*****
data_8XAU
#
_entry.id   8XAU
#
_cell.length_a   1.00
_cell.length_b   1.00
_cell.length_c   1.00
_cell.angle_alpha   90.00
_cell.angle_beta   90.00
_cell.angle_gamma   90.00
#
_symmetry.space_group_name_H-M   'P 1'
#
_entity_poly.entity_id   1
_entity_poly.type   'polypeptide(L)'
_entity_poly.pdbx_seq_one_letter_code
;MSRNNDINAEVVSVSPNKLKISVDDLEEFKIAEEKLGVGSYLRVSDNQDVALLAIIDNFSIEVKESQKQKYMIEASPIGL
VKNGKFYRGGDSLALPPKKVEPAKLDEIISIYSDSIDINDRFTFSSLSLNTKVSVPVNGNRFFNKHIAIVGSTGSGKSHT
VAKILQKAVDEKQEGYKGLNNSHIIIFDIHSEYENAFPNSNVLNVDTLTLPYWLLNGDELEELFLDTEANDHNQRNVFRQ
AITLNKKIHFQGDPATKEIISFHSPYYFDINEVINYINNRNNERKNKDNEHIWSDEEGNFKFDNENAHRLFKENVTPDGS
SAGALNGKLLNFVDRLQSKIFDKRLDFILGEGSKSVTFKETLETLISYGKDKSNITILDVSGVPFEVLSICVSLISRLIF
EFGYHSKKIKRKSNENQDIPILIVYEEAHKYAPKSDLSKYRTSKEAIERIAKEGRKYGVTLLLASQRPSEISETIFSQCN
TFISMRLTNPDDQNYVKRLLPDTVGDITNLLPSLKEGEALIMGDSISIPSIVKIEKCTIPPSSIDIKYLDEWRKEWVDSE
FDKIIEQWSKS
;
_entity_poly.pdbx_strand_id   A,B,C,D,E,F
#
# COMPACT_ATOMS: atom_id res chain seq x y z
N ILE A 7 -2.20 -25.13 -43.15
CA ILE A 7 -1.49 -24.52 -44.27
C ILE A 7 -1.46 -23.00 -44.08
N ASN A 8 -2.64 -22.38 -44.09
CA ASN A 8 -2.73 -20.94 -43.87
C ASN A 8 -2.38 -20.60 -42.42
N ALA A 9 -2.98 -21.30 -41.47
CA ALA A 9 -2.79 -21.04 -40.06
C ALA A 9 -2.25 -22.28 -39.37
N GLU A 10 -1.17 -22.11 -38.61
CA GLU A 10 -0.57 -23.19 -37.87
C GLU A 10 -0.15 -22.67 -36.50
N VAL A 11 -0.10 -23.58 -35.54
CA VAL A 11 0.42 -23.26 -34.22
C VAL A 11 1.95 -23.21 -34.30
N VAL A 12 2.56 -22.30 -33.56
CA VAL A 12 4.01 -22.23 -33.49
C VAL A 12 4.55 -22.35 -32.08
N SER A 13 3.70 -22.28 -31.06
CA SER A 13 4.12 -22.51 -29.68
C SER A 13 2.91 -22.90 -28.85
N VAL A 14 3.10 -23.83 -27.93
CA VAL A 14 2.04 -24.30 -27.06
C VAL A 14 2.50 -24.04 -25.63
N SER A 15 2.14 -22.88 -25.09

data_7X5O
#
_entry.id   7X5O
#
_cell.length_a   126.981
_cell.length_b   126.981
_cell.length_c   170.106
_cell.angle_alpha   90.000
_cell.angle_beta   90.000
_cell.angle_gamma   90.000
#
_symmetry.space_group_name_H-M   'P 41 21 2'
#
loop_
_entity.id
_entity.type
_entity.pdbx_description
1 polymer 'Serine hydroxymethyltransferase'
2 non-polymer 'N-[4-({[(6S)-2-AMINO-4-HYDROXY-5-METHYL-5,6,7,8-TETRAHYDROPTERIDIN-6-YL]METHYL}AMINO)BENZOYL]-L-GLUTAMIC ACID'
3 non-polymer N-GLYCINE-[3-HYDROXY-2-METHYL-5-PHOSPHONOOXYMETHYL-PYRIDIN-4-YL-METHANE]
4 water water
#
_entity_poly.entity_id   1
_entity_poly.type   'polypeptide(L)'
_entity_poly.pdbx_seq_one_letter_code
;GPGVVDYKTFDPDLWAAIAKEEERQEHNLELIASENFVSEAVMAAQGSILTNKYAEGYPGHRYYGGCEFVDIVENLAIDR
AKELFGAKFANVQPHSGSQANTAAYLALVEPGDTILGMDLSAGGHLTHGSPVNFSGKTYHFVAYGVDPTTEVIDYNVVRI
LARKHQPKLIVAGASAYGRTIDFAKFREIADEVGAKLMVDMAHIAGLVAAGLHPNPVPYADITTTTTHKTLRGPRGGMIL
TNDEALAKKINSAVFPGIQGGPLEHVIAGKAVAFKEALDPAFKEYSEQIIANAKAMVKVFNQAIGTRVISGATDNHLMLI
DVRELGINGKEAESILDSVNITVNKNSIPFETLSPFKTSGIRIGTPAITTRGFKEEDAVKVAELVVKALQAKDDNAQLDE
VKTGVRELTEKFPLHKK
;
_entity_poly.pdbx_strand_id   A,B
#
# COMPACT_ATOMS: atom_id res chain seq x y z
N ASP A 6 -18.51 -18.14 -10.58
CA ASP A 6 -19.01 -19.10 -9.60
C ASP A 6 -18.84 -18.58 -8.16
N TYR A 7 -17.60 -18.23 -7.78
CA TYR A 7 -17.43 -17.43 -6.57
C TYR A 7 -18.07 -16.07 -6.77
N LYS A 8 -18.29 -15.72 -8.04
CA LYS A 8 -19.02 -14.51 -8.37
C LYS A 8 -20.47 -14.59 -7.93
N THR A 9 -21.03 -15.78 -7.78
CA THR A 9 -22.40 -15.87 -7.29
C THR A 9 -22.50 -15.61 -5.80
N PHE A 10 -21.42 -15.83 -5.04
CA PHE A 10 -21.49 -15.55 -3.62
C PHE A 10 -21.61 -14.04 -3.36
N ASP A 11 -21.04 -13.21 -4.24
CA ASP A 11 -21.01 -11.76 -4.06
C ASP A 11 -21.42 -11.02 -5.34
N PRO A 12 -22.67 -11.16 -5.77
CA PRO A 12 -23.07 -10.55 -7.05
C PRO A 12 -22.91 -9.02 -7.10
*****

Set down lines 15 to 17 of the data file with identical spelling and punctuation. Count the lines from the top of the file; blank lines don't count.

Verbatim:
_entity_poly.type   'polypeptide(L)'
_entity_poly.pdbx_seq_one_letter_code
;MSRNNDINAEVVSVSPNKLKISVDDLEEFKIAEEKLGVGSYLRVSDNQDVALLAIIDNFSIEVKESQKQKYMIEASPIGL